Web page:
“Five Questions” with Adam Platt


My long time friend Adam, whom I met while living in Washington, D.C. is a restaurant critic and food writer for New York magazine.  I have shared some wonderful meals with Adam and he taught me how to order sushi. He also makes a killer Chinese sesame noodle dish (we’ll have to talk him out of the recipe). As a child, Adam lived in Taiwan and Japan which helped to shape his sophisticated palate.

1)   What was your latest assignment?
" New York magazine sent me to northern Italy to write about the famous white truffle of
Alba. White truffles are hard to find and only flourish for a few weeks every year.  They cost between $2 and $3,000 per pound, and are among  the most expensive food stuffs on earth.

The idea was to find a truffle on a truffle hunt, then follow it as it was sold in the market, through various middlemen, all the way back to a restaurant in New York. I found my truffle and ultimately ate it, at great cost to the magazine, at a restaurant in Manhattan called Gilt.  Of course, now the white truffle market has collapsed and I don’t think we’ll be publishing the story."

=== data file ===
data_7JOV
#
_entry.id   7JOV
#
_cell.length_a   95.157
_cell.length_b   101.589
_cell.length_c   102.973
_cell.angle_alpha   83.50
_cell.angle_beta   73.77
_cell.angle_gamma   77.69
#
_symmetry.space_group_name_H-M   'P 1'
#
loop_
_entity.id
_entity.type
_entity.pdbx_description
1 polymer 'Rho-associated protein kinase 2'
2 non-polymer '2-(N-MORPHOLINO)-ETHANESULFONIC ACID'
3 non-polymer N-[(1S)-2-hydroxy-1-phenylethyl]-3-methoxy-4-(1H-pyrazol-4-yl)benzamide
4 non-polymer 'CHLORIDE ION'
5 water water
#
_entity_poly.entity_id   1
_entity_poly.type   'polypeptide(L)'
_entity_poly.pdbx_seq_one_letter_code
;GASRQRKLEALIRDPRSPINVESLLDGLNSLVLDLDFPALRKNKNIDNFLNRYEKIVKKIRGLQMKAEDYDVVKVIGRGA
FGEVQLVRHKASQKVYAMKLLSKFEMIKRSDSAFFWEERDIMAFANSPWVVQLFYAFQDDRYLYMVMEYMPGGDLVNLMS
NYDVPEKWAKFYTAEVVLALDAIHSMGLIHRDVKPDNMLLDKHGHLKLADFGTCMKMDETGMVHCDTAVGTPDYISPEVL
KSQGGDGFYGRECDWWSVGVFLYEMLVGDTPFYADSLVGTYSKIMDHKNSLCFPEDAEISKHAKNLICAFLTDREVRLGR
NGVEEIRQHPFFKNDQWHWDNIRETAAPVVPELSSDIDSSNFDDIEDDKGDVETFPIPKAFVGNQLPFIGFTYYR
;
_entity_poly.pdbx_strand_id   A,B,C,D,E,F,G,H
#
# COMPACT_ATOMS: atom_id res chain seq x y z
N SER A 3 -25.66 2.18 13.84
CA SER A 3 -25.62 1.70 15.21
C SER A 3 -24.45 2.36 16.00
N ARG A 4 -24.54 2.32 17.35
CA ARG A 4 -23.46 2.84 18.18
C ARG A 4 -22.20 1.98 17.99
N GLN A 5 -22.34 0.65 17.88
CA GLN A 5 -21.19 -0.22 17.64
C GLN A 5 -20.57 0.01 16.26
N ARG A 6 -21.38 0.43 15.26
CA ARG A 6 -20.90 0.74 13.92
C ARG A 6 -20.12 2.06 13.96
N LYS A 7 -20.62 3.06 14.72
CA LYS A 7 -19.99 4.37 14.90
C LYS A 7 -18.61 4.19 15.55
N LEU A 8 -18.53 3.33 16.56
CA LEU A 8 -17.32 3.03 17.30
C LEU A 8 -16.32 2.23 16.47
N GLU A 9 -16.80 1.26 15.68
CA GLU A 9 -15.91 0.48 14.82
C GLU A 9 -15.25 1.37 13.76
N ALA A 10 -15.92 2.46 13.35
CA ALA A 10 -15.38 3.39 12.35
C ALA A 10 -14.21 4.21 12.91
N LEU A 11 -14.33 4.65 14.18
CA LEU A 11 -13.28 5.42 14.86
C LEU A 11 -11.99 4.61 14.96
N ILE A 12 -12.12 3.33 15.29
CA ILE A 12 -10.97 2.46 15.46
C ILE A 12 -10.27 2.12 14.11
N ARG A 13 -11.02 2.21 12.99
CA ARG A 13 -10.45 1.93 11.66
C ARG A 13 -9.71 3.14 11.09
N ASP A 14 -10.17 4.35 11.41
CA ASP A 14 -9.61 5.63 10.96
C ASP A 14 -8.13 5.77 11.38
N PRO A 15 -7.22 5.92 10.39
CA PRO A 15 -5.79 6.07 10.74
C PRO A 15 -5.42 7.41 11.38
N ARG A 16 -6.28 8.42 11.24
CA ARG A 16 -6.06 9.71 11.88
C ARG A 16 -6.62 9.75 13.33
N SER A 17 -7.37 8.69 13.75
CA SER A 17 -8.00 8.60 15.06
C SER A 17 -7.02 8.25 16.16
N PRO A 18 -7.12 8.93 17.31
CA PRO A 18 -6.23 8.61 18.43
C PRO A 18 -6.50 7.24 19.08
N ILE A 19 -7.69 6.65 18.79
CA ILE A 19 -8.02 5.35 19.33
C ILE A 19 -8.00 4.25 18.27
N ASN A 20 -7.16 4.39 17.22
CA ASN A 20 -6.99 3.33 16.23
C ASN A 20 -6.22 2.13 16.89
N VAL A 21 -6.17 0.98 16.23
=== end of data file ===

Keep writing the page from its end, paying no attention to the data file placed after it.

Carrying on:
2)  What is the one food or beverage ingredient that you cannot live without?
"Pringles Chips, Salt, Bacon Fat."

3)  Who is your mentor, professionally or personally?
"I never really had a mentor. I think I’m too grumpy for mentors. But there are plenty of writers that I admire. I like A.J. Liebling and Joseph Weschberg of the old New Yorker.  Calvin Trillin and Nora Ephron write wonderfully about food. Among the grand food writers of today, Jeffery Steingarten and Alan Richman are great; so is the LA restaurant critic, Jonathan Gold."

4)  What is your favorite food memory from childhood?
"My father worked in U.S. embassies around the world, so I lived overseas a lot as a kid. My brothers and I used to have dumpling eating contests in Taiwan, which during the Sixties, was full of great chefs who’d fled mainland China. We had a cook who made this great dish called “Bombs on Moscow”. You have this mountain of hot Rice Crispie style rice. It’s  poured with this hot, sweet spicy red sauce, which makes the dish sizzle and steam in a dramatic, theatrical way.  It was fabulous."

5)  What would be your ultimate meal?
"The ultimate opulent meal for me is Peking Duck. There’s nothing like that first crunchy, sweet taste of duck fat. For dessert, I like anything made with lemons. For everyday dining, it’s a tossup between a well cooked cheeseburger, and a summertime BLT. "  

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